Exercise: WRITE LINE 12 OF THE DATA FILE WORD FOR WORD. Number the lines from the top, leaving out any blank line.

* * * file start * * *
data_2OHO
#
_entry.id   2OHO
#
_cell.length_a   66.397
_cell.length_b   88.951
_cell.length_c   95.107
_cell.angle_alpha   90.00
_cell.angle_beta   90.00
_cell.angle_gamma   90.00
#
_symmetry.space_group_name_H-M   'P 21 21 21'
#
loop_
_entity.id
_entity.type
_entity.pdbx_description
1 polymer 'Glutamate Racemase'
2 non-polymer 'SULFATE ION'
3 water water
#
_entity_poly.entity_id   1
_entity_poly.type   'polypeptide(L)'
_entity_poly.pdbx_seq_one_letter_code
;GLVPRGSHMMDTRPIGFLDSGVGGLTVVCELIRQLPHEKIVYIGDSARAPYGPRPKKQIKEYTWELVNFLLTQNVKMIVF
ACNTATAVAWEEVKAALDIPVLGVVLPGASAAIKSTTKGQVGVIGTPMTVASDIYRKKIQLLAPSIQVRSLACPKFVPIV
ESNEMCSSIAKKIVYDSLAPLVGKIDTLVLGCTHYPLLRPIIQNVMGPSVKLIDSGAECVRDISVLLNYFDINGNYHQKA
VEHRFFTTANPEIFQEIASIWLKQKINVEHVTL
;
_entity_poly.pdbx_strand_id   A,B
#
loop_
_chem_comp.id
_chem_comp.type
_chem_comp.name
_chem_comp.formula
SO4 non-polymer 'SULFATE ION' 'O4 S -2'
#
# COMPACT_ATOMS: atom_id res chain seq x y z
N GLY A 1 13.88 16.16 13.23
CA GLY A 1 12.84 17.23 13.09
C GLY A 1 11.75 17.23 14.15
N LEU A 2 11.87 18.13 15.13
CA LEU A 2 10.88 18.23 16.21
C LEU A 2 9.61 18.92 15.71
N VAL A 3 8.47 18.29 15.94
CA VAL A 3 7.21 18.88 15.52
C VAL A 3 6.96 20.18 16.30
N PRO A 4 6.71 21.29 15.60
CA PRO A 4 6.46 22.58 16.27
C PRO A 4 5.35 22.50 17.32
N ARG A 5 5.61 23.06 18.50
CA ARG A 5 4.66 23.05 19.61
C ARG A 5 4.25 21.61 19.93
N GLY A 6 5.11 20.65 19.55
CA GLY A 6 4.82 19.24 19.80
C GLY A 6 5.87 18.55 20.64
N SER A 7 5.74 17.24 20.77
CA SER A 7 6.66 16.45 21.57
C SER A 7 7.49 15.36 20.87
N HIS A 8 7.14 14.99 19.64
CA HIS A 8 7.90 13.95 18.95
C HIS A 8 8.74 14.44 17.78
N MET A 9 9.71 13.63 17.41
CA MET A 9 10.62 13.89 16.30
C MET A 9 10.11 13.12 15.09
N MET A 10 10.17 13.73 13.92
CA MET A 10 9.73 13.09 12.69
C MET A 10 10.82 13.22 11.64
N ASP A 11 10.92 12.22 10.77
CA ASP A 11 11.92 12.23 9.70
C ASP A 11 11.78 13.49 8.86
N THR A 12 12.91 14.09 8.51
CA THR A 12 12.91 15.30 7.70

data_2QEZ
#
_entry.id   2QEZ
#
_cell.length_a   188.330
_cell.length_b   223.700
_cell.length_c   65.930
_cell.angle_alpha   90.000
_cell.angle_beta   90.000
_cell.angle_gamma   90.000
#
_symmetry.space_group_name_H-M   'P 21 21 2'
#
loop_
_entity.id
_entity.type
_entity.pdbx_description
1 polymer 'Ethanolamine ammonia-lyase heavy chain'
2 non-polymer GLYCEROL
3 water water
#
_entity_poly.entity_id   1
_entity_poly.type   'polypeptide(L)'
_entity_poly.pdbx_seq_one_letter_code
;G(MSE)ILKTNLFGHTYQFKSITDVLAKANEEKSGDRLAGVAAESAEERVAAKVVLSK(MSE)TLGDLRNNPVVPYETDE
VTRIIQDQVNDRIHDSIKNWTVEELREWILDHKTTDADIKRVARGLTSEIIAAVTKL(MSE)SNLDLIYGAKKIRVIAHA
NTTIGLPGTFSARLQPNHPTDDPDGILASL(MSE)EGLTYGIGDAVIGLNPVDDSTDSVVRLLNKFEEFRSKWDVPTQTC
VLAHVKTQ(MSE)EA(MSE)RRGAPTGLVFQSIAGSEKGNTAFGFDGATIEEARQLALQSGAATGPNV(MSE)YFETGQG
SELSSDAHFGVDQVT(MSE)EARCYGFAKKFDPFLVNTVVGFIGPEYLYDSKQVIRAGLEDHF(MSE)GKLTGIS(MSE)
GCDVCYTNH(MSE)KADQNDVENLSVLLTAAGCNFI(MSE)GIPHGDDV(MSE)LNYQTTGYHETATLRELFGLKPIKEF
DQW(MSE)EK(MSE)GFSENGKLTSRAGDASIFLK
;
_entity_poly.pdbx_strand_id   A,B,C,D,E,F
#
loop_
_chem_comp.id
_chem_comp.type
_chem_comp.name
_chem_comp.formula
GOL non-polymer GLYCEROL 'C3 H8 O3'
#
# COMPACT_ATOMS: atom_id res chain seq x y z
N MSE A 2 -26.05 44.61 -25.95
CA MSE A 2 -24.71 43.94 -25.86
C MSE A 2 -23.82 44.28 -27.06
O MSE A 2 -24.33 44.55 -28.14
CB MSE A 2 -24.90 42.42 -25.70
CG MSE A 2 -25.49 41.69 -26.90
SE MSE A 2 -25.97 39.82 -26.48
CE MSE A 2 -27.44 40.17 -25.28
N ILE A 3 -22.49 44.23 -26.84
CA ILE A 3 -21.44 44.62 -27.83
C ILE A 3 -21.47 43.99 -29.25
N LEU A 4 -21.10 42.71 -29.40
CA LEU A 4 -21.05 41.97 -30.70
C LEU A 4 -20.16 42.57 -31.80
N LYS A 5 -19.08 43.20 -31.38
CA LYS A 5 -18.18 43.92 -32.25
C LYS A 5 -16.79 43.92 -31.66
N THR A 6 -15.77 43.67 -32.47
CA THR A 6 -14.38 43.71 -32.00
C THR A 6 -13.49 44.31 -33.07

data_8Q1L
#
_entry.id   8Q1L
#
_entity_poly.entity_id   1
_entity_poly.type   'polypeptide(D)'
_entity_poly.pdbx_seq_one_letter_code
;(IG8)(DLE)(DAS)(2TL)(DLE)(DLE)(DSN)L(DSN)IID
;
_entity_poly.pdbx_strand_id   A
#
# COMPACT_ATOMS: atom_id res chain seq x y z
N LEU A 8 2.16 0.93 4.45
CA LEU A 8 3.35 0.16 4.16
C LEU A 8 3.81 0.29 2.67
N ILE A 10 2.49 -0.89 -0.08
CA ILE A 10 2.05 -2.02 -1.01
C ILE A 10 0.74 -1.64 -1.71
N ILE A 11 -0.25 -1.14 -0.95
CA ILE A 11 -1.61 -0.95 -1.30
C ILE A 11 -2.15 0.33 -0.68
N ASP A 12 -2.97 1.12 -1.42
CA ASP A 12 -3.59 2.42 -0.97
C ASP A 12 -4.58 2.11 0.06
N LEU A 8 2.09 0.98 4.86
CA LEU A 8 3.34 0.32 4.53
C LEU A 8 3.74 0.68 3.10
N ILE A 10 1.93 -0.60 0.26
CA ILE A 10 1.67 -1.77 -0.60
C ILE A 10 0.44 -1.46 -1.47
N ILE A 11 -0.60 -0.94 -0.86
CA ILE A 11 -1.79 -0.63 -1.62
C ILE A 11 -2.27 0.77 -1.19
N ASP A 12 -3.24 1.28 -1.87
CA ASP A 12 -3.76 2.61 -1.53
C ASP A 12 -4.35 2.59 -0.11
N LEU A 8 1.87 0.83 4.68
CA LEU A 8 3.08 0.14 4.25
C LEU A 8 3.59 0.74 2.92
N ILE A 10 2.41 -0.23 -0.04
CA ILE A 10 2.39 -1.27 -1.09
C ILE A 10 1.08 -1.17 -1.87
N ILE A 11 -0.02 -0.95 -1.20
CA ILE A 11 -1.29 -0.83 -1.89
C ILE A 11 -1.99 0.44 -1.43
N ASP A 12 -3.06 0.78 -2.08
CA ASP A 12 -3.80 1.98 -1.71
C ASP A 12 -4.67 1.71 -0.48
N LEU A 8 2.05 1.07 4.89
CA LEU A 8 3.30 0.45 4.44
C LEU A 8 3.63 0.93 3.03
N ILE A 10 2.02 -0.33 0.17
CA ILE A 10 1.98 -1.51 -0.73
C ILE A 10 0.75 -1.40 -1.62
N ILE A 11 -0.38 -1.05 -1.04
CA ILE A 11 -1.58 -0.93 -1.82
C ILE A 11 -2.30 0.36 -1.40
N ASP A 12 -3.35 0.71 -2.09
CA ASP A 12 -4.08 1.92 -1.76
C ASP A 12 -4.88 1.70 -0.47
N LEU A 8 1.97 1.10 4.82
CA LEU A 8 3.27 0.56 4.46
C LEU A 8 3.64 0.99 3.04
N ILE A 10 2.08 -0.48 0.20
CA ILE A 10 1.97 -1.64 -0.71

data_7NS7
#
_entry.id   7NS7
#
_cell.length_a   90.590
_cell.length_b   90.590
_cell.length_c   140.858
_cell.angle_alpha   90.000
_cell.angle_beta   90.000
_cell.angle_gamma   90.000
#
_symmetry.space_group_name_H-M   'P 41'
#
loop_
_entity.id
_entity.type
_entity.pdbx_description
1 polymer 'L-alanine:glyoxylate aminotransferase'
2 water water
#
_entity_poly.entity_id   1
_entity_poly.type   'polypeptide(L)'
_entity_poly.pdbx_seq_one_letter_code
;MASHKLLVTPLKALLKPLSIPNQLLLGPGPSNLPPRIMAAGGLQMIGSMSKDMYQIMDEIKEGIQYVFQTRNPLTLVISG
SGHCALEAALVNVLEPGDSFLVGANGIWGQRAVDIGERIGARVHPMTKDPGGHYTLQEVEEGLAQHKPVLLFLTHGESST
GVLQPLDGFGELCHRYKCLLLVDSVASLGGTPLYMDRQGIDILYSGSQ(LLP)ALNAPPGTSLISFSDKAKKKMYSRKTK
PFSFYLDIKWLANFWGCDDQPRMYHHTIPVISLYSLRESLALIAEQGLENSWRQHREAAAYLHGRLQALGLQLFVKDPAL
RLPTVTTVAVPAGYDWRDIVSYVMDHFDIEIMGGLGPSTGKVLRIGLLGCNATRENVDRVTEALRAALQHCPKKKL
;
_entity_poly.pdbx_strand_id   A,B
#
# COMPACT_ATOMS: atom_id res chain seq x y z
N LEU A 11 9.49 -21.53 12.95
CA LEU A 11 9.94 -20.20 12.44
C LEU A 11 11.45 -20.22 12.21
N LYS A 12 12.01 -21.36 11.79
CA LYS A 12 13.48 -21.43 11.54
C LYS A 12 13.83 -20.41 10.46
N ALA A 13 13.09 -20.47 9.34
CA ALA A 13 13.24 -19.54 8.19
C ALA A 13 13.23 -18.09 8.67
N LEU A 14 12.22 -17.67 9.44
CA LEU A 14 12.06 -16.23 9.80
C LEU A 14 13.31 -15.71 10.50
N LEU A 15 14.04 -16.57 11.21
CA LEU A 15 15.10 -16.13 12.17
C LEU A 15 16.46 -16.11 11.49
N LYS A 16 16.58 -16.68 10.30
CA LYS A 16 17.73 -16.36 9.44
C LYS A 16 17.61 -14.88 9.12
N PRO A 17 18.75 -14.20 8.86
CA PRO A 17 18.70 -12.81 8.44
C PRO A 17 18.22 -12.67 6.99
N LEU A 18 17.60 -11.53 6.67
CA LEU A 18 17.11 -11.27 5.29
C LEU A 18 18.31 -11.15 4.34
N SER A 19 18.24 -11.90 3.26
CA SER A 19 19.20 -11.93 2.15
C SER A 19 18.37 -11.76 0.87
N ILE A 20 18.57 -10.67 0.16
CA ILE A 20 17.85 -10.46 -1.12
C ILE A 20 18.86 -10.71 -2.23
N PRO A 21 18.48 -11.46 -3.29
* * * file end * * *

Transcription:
_symmetry.space_group_name_H-M   'P 21 21 21'